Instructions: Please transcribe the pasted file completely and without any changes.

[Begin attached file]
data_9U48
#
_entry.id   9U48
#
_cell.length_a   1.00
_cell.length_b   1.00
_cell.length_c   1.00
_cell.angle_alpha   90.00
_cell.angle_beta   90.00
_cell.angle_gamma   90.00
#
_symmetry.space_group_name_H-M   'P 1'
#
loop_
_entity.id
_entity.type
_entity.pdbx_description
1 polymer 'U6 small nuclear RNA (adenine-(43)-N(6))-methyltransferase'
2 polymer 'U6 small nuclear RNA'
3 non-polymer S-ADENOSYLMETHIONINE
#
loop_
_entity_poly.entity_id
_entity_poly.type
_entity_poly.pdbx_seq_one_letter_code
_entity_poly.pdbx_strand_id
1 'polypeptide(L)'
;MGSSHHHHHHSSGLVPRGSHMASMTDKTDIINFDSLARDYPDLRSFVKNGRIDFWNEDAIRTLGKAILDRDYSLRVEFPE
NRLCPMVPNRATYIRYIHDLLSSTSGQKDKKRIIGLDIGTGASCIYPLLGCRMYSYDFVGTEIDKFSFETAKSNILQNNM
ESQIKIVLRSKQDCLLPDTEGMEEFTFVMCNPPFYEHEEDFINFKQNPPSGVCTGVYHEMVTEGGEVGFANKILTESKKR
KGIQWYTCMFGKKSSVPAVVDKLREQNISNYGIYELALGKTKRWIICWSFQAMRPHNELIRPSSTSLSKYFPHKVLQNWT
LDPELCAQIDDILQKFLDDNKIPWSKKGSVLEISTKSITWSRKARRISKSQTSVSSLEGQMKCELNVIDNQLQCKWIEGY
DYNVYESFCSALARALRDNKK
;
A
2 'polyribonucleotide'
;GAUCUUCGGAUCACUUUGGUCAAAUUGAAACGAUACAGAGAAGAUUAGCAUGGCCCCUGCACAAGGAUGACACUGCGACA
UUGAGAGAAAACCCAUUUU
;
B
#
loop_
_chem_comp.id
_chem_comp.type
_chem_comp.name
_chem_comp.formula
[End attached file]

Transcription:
data_9U48
#
_entry.id   9U48
#
_cell.length_a   1.00
_cell.length_b   1.00
_cell.length_c   1.00
_cell.angle_alpha   90.00
_cell.angle_beta   90.00
_cell.angle_gamma   90.00
#
_symmetry.space_group_name_H-M   'P 1'
#
loop_
_entity.id
_entity.type
_entity.pdbx_description
1 polymer 'U6 small nuclear RNA (adenine-(43)-N(6))-methyltransferase'
2 polymer 'U6 small nuclear RNA'
3 non-polymer S-ADENOSYLMETHIONINE
#
loop_
_entity_poly.entity_id
_entity_poly.type
_entity_poly.pdbx_seq_one_letter_code
_entity_poly.pdbx_strand_id
1 'polypeptide(L)'
;MGSSHHHHHHSSGLVPRGSHMASMTDKTDIINFDSLARDYPDLRSFVKNGRIDFWNEDAIRTLGKAILDRDYSLRVEFPE
NRLCPMVPNRATYIRYIHDLLSSTSGQKDKKRIIGLDIGTGASCIYPLLGCRMYSYDFVGTEIDKFSFETAKSNILQNNM
ESQIKIVLRSKQDCLLPDTEGMEEFTFVMCNPPFYEHEEDFINFKQNPPSGVCTGVYHEMVTEGGEVGFANKILTESKKR
KGIQWYTCMFGKKSSVPAVVDKLREQNISNYGIYELALGKTKRWIICWSFQAMRPHNELIRPSSTSLSKYFPHKVLQNWT
LDPELCAQIDDILQKFLDDNKIPWSKKGSVLEISTKSITWSRKARRISKSQTSVSSLEGQMKCELNVIDNQLQCKWIEGY
DYNVYESFCSALARALRDNKK
;
A
2 'polyribonucleotide'
;GAUCUUCGGAUCACUUUGGUCAAAUUGAAACGAUACAGAGAAGAUUAGCAUGGCCCCUGCACAAGGAUGACACUGCGACA
UUGAGAGAAAACCCAUUUU
;
B
#
loop_
_chem_comp.id
_chem_comp.type
_chem_comp.name
_chem_comp.formula